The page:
Fear and Safety after the Oklahoma Tornado

May 21

Source: Wikipedia

Source: Wikipedia

I’ve lived my entire life in places that are prone to severe storms. Both the city where I live now and the town where I grew up, are in areas that have very high levels of killer tornados. To be perfectly honest I’m pretty blasé about the whole thing. Storms come, stuff gets damaged, you drive over and marvel at the house without a scratch right next to the house that was destroyed, eventually the power comes back on, the mess gets cleaned up, and then life goes on.

But life doesn’t go on for some people.

Yesterday’s storm reminded me once again just how powerful the winds can be…how powerless we all are in the face of a destructive storm.

I haven’t turned on the news. I’m not usually a fearful person, and if I see those images over and over I might start giving in to fear. I refuse to hide in my house afraid of the next thunderstorm. Here where I live there will always be another storm.

Where you live the next “storm” may not be a tornado. It may be a blizzard, an earthquake, or a fire. No matter where you live, some kind of disaster may come.

How do you respond? The best thing to do is to prepare for the possibility and then let it go. Today I looked on Facebook and found this advice from my friend Joey Sulipeck who is a meteorologist and all-around nice guy.


Folks, please: HAVE AN EMERGENCY PLAN. It’s pretty easy: plan out several disaster scenarios…fire…natural disaster….heaven forbid, terrorist attack: where should you all meet if you’re separated during an emergency? Phone lines are usually the first to fail – so communication immediately following an event is limited.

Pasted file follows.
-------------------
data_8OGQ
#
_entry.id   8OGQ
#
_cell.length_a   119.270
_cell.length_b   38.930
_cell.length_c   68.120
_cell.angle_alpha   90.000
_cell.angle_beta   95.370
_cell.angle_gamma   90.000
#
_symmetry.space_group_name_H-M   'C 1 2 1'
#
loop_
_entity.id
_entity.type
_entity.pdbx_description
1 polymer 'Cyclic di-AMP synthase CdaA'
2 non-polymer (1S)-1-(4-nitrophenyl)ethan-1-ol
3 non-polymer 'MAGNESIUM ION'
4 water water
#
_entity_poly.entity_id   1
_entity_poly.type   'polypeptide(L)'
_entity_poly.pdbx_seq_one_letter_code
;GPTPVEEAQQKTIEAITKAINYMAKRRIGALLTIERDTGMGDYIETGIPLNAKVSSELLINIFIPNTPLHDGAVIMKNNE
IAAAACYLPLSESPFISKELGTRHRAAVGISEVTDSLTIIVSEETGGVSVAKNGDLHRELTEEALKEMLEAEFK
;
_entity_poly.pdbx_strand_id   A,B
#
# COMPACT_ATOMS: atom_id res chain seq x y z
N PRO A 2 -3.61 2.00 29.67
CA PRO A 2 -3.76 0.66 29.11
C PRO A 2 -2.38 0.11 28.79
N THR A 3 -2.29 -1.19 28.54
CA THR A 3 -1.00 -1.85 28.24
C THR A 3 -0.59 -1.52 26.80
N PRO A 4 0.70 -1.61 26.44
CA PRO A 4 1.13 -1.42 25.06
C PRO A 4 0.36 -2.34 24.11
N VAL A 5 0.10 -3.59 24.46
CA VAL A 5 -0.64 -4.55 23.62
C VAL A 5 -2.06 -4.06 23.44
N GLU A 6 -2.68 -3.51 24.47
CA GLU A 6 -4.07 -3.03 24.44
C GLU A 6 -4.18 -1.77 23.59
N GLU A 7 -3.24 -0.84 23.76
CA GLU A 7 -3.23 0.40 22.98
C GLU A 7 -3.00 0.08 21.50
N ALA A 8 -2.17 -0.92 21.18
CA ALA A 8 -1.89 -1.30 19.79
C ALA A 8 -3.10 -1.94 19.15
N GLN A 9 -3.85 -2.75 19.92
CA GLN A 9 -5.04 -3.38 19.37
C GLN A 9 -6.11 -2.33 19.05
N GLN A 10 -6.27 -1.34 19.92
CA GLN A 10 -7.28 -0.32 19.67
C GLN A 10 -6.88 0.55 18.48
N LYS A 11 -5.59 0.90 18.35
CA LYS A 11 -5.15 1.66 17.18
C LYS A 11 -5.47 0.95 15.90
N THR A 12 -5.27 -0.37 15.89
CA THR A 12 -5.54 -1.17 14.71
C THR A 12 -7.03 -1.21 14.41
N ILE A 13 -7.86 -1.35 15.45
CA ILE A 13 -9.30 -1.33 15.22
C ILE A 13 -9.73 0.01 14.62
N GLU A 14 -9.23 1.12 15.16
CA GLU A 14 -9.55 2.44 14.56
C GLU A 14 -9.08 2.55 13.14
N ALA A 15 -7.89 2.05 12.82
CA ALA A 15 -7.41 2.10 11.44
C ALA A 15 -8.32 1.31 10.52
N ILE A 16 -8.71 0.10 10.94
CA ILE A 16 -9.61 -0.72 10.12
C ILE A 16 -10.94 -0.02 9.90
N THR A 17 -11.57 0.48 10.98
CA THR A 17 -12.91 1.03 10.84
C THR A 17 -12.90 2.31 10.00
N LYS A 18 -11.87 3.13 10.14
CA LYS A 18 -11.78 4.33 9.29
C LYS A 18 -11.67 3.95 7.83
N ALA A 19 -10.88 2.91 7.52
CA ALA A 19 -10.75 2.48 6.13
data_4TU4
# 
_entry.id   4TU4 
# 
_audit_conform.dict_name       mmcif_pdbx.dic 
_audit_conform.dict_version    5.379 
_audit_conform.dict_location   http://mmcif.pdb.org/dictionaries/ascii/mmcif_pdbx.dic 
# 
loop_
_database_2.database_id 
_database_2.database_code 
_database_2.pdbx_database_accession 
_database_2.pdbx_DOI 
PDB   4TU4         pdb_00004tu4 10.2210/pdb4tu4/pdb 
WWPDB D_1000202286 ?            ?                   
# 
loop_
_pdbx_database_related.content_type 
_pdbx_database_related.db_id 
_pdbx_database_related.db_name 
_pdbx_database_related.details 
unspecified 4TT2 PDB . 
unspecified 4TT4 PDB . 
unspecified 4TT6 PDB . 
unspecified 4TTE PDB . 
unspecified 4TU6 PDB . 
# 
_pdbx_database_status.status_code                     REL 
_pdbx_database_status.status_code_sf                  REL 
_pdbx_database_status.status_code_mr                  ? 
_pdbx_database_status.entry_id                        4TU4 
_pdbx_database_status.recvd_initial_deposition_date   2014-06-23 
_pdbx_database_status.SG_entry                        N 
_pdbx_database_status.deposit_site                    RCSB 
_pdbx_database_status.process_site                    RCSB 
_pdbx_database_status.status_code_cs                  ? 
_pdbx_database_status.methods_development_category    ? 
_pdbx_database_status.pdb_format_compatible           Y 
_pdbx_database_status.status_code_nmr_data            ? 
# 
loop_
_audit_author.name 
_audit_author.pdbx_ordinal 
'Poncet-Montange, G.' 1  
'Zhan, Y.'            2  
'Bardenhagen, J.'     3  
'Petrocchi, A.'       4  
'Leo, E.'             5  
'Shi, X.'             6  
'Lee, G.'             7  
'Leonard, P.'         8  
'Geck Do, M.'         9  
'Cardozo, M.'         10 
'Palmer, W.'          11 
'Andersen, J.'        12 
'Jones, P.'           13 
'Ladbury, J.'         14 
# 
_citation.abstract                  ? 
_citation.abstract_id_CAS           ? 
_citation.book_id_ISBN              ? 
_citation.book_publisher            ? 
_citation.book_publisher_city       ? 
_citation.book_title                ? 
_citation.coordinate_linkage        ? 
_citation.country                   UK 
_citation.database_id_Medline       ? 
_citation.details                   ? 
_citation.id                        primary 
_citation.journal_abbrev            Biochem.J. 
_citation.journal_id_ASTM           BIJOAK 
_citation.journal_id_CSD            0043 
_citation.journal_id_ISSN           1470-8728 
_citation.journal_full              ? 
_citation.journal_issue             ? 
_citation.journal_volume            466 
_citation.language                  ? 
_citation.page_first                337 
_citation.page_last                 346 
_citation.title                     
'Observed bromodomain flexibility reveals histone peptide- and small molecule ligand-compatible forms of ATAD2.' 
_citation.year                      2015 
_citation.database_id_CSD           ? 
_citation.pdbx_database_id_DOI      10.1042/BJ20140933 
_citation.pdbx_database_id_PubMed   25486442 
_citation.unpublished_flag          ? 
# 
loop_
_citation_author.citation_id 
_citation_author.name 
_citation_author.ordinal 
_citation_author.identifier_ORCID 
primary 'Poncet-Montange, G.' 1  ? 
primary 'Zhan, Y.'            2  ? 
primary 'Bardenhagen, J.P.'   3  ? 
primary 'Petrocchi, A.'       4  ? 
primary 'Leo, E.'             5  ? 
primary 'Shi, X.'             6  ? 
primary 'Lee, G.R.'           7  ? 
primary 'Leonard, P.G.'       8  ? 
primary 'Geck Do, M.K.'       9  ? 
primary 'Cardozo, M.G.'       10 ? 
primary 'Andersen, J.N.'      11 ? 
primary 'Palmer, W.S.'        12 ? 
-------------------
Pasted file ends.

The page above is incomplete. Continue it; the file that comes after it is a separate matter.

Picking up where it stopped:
Here are some examples:

  • If there’s a fire, tell the kids to assess the danger quickly then get to a safe place like the mailbox or a neighbor’s house. Get help and stay there.
  • Tornado/earthquake: pick a location just out of town. Pick a direction that you and your spouse could drive to (by major or minor roadways) and then pick a business or site there to rendezvous.
  • It may sound silly, but just a little thought and discussion can help you and your family get together quickly in a time of need.

While all of this destruction is fresh in your mind have the discussion. Make a plan and make sure everyone in your household knows the plan.

The remnants of yesterday’s storm are headed my way. I’ll be having a talk with my family.

Elizabeth Siggy

Subscribe to Blog via Email

Enter your email address to subscribe to this blog and receive notifications of new posts by email.

One comment

  1. Having grown up in a place with earthquakes I know about preparation- it is critical.


  1. Fear and Safety After the Oklahoma Tornado - Generation Fabulous - [...] Continue reading this post on The New Elizabeth [...]

Leave a Reply

Your email address will not be published. Required fields are marked *